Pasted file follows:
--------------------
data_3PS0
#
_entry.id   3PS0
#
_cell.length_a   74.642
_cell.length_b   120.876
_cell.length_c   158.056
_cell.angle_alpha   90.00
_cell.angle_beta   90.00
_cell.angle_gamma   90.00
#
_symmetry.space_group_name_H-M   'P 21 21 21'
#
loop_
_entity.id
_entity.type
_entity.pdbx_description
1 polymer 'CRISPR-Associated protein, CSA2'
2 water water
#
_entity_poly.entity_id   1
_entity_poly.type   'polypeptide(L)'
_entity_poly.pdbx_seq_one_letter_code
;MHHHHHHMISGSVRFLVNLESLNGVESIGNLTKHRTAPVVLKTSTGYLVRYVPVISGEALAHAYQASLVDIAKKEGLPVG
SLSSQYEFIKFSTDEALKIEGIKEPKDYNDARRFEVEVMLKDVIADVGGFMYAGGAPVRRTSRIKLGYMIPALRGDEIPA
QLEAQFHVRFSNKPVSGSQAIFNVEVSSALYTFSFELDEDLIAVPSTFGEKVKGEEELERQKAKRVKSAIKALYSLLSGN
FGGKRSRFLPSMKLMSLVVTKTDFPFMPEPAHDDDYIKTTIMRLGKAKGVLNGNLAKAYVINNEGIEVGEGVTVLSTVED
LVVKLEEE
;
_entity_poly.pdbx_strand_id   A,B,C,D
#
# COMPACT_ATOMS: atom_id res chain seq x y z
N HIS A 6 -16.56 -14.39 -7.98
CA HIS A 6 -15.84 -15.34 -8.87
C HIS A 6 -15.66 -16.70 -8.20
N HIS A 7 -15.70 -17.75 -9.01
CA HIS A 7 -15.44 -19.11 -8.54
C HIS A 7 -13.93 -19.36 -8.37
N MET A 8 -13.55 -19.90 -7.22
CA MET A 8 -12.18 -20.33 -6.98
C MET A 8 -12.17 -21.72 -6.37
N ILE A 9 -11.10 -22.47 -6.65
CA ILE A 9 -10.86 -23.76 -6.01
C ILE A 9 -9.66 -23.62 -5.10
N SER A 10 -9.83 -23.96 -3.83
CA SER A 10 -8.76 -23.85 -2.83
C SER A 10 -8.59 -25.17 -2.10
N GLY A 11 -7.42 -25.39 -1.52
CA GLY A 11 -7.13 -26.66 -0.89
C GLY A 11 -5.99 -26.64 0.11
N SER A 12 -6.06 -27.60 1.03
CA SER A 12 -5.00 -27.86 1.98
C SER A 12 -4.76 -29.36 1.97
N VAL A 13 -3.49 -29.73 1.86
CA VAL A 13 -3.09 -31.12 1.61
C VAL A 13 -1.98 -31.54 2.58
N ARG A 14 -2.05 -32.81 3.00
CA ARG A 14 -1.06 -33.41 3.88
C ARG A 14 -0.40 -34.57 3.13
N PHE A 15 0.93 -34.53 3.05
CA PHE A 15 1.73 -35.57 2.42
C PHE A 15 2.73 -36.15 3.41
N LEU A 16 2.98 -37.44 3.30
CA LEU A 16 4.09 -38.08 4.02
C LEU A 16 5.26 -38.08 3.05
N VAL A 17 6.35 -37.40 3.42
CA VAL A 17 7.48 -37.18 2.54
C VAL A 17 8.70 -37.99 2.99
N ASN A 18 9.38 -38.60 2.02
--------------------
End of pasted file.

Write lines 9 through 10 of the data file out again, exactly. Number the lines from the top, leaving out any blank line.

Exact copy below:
_cell.angle_beta   90.00
_cell.angle_gamma   90.00